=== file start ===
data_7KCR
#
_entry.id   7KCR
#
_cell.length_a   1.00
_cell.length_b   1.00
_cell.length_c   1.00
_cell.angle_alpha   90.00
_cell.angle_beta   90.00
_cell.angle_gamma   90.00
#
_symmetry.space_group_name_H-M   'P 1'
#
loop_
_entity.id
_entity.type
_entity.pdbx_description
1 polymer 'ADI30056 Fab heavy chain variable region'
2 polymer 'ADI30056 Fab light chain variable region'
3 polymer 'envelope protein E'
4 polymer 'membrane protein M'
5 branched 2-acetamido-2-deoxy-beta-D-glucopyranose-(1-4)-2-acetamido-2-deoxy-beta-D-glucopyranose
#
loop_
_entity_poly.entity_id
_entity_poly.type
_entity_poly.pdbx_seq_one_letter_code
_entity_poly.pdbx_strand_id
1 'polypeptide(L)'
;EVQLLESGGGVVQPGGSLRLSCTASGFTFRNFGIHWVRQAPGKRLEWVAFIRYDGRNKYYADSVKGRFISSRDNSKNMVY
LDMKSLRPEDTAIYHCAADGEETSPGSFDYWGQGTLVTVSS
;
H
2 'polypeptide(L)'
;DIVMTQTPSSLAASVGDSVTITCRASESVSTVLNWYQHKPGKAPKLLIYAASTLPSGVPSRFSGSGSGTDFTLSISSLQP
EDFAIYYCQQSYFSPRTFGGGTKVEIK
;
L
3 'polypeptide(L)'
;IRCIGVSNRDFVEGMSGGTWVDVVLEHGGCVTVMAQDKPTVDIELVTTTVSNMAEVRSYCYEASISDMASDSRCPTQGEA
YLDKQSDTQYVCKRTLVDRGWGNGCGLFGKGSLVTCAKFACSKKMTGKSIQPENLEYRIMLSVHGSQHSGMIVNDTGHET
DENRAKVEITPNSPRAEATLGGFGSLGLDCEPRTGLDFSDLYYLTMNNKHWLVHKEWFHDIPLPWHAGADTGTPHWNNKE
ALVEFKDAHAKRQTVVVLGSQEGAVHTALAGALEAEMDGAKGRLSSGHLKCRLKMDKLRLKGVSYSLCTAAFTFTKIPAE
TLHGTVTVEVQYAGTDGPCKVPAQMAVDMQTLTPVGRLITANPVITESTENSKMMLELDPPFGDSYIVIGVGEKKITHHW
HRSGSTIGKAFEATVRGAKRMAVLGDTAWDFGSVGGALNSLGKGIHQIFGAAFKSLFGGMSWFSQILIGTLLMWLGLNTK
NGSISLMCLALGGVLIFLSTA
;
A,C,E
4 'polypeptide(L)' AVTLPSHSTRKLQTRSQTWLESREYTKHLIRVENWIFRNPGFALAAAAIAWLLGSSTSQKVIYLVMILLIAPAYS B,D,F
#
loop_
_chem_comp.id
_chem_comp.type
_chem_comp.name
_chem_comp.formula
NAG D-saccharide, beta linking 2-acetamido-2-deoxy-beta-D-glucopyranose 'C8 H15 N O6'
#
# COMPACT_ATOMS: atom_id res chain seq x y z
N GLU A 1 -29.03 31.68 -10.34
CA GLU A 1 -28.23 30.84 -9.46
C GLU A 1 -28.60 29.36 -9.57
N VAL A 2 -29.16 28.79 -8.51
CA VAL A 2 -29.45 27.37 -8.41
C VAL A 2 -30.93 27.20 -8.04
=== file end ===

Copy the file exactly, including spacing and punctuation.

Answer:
data_7KCR
#
_entry.id   7KCR
#
_cell.length_a   1.00
_cell.length_b   1.00
_cell.length_c   1.00
_cell.angle_alpha   90.00
_cell.angle_beta   90.00
_cell.angle_gamma   90.00
#
_symmetry.space_group_name_H-M   'P 1'
#
loop_
_entity.id
_entity.type
_entity.pdbx_description
1 polymer 'ADI30056 Fab heavy chain variable region'
2 polymer 'ADI30056 Fab light chain variable region'
3 polymer 'envelope protein E'
4 polymer 'membrane protein M'
5 branched 2-acetamido-2-deoxy-beta-D-glucopyranose-(1-4)-2-acetamido-2-deoxy-beta-D-glucopyranose
#
loop_
_entity_poly.entity_id
_entity_poly.type
_entity_poly.pdbx_seq_one_letter_code
_entity_poly.pdbx_strand_id
1 'polypeptide(L)'
;EVQLLESGGGVVQPGGSLRLSCTASGFTFRNFGIHWVRQAPGKRLEWVAFIRYDGRNKYYADSVKGRFISSRDNSKNMVY
LDMKSLRPEDTAIYHCAADGEETSPGSFDYWGQGTLVTVSS
;
H
2 'polypeptide(L)'
;DIVMTQTPSSLAASVGDSVTITCRASESVSTVLNWYQHKPGKAPKLLIYAASTLPSGVPSRFSGSGSGTDFTLSISSLQP
EDFAIYYCQQSYFSPRTFGGGTKVEIK
;
L
3 'polypeptide(L)'
;IRCIGVSNRDFVEGMSGGTWVDVVLEHGGCVTVMAQDKPTVDIELVTTTVSNMAEVRSYCYEASISDMASDSRCPTQGEA
YLDKQSDTQYVCKRTLVDRGWGNGCGLFGKGSLVTCAKFACSKKMTGKSIQPENLEYRIMLSVHGSQHSGMIVNDTGHET
DENRAKVEITPNSPRAEATLGGFGSLGLDCEPRTGLDFSDLYYLTMNNKHWLVHKEWFHDIPLPWHAGADTGTPHWNNKE
ALVEFKDAHAKRQTVVVLGSQEGAVHTALAGALEAEMDGAKGRLSSGHLKCRLKMDKLRLKGVSYSLCTAAFTFTKIPAE
TLHGTVTVEVQYAGTDGPCKVPAQMAVDMQTLTPVGRLITANPVITESTENSKMMLELDPPFGDSYIVIGVGEKKITHHW
HRSGSTIGKAFEATVRGAKRMAVLGDTAWDFGSVGGALNSLGKGIHQIFGAAFKSLFGGMSWFSQILIGTLLMWLGLNTK
NGSISLMCLALGGVLIFLSTA
;
A,C,E
4 'polypeptide(L)' AVTLPSHSTRKLQTRSQTWLESREYTKHLIRVENWIFRNPGFALAAAAIAWLLGSSTSQKVIYLVMILLIAPAYS B,D,F
#
loop_
_chem_comp.id
_chem_comp.type
_chem_comp.name
_chem_comp.formula
NAG D-saccharide, beta linking 2-acetamido-2-deoxy-beta-D-glucopyranose 'C8 H15 N O6'
#
# COMPACT_ATOMS: atom_id res chain seq x y z
N GLU A 1 -29.03 31.68 -10.34
CA GLU A 1 -28.23 30.84 -9.46
C GLU A 1 -28.60 29.36 -9.57
N VAL A 2 -29.16 28.79 -8.51
CA VAL A 2 -29.45 27.37 -8.41
C VAL A 2 -30.93 27.20 -8.04